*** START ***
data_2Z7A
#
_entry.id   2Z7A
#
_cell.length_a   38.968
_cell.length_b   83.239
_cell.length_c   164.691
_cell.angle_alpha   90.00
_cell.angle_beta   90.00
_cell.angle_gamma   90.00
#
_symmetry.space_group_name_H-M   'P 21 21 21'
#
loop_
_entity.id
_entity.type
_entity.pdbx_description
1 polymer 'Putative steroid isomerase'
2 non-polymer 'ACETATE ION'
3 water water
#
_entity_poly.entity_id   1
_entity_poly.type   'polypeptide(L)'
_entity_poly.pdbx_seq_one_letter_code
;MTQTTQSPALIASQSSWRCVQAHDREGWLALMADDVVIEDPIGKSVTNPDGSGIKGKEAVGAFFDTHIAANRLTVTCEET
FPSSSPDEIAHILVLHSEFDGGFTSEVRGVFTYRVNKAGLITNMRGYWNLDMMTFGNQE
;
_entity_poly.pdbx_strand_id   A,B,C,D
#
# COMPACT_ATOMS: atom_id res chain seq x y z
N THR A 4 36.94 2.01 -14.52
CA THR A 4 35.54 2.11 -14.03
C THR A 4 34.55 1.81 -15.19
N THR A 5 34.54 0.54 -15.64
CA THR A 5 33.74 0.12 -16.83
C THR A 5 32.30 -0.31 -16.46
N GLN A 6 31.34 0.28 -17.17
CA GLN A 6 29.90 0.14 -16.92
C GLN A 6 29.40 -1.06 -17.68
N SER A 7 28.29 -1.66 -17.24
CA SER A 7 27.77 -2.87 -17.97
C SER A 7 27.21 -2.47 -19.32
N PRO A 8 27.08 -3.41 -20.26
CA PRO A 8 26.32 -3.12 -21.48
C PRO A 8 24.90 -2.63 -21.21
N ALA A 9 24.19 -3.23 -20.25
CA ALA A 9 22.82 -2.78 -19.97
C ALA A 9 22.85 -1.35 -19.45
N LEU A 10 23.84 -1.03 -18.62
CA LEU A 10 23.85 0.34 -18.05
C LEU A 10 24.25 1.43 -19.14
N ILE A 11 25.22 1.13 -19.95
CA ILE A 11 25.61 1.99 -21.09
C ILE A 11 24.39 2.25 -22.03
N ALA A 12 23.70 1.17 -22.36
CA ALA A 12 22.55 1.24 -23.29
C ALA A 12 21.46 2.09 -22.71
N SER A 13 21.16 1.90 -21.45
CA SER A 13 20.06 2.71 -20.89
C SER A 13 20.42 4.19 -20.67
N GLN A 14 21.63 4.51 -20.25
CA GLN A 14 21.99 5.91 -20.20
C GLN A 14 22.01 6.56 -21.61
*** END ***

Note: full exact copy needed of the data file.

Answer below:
data_2Z7A
#
_entry.id   2Z7A
#
_cell.length_a   38.968
_cell.length_b   83.239
_cell.length_c   164.691
_cell.angle_alpha   90.00
_cell.angle_beta   90.00
_cell.angle_gamma   90.00
#
_symmetry.space_group_name_H-M   'P 21 21 21'
#
loop_
_entity.id
_entity.type
_entity.pdbx_description
1 polymer 'Putative steroid isomerase'
2 non-polymer 'ACETATE ION'
3 water water
#
_entity_poly.entity_id   1
_entity_poly.type   'polypeptide(L)'
_entity_poly.pdbx_seq_one_letter_code
;MTQTTQSPALIASQSSWRCVQAHDREGWLALMADDVVIEDPIGKSVTNPDGSGIKGKEAVGAFFDTHIAANRLTVTCEET
FPSSSPDEIAHILVLHSEFDGGFTSEVRGVFTYRVNKAGLITNMRGYWNLDMMTFGNQE
;
_entity_poly.pdbx_strand_id   A,B,C,D
#
# COMPACT_ATOMS: atom_id res chain seq x y z
N THR A 4 36.94 2.01 -14.52
CA THR A 4 35.54 2.11 -14.03
C THR A 4 34.55 1.81 -15.19
N THR A 5 34.54 0.54 -15.64
CA THR A 5 33.74 0.12 -16.83
C THR A 5 32.30 -0.31 -16.46
N GLN A 6 31.34 0.28 -17.17
CA GLN A 6 29.90 0.14 -16.92
C GLN A 6 29.40 -1.06 -17.68
N SER A 7 28.29 -1.66 -17.24
CA SER A 7 27.77 -2.87 -17.97
C SER A 7 27.21 -2.47 -19.32
N PRO A 8 27.08 -3.41 -20.26
CA PRO A 8 26.32 -3.12 -21.48
C PRO A 8 24.90 -2.63 -21.21
N ALA A 9 24.19 -3.23 -20.25
CA ALA A 9 22.82 -2.78 -19.97
C ALA A 9 22.85 -1.35 -19.45
N LEU A 10 23.84 -1.03 -18.62
CA LEU A 10 23.85 0.34 -18.05
C LEU A 10 24.25 1.43 -19.14
N ILE A 11 25.22 1.13 -19.95
CA ILE A 11 25.61 1.99 -21.09
C ILE A 11 24.39 2.25 -22.03
N ALA A 12 23.70 1.17 -22.36
CA ALA A 12 22.55 1.24 -23.29
C ALA A 12 21.46 2.09 -22.71
N SER A 13 21.16 1.90 -21.45
CA SER A 13 20.06 2.71 -20.89
C SER A 13 20.42 4.19 -20.67
N GLN A 14 21.63 4.51 -20.25
CA GLN A 14 21.99 5.91 -20.20
C GLN A 14 22.01 6.56 -21.61